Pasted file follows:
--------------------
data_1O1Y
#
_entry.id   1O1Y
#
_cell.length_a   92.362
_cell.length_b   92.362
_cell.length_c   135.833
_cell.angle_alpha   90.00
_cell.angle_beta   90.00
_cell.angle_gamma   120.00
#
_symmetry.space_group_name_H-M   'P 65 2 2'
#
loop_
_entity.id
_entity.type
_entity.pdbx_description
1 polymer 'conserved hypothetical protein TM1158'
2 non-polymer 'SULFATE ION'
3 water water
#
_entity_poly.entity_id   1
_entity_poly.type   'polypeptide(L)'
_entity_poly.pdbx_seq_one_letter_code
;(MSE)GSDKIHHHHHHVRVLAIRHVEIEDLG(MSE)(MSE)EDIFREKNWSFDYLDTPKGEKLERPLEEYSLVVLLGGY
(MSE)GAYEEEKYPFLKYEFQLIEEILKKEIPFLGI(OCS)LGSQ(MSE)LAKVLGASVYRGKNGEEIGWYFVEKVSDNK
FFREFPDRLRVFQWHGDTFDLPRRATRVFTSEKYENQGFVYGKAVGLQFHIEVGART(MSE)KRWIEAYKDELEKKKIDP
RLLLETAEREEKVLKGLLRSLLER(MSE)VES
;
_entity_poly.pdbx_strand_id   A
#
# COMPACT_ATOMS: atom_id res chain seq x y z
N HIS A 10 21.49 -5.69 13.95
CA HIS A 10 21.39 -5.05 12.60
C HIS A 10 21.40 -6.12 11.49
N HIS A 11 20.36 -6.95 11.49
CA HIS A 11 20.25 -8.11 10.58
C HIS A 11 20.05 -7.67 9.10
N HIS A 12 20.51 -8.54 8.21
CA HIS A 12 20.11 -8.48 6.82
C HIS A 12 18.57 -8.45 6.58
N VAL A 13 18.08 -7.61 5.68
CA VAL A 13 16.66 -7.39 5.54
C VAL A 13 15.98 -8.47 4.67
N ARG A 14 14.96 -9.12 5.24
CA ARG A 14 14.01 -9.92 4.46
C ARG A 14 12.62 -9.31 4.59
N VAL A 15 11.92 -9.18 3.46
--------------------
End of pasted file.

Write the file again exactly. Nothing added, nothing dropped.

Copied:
data_1O1Y
#
_entry.id   1O1Y
#
_cell.length_a   92.362
_cell.length_b   92.362
_cell.length_c   135.833
_cell.angle_alpha   90.00
_cell.angle_beta   90.00
_cell.angle_gamma   120.00
#
_symmetry.space_group_name_H-M   'P 65 2 2'
#
loop_
_entity.id
_entity.type
_entity.pdbx_description
1 polymer 'conserved hypothetical protein TM1158'
2 non-polymer 'SULFATE ION'
3 water water
#
_entity_poly.entity_id   1
_entity_poly.type   'polypeptide(L)'
_entity_poly.pdbx_seq_one_letter_code
;(MSE)GSDKIHHHHHHVRVLAIRHVEIEDLG(MSE)(MSE)EDIFREKNWSFDYLDTPKGEKLERPLEEYSLVVLLGGY
(MSE)GAYEEEKYPFLKYEFQLIEEILKKEIPFLGI(OCS)LGSQ(MSE)LAKVLGASVYRGKNGEEIGWYFVEKVSDNK
FFREFPDRLRVFQWHGDTFDLPRRATRVFTSEKYENQGFVYGKAVGLQFHIEVGART(MSE)KRWIEAYKDELEKKKIDP
RLLLETAEREEKVLKGLLRSLLER(MSE)VES
;
_entity_poly.pdbx_strand_id   A
#
# COMPACT_ATOMS: atom_id res chain seq x y z
N HIS A 10 21.49 -5.69 13.95
CA HIS A 10 21.39 -5.05 12.60
C HIS A 10 21.40 -6.12 11.49
N HIS A 11 20.36 -6.95 11.49
CA HIS A 11 20.25 -8.11 10.58
C HIS A 11 20.05 -7.67 9.10
N HIS A 12 20.51 -8.54 8.21
CA HIS A 12 20.11 -8.48 6.82
C HIS A 12 18.57 -8.45 6.58
N VAL A 13 18.08 -7.61 5.68
CA VAL A 13 16.66 -7.39 5.54
C VAL A 13 15.98 -8.47 4.67
N ARG A 14 14.96 -9.12 5.24
CA ARG A 14 14.01 -9.92 4.46
C ARG A 14 12.62 -9.31 4.59
N VAL A 15 11.92 -9.18 3.46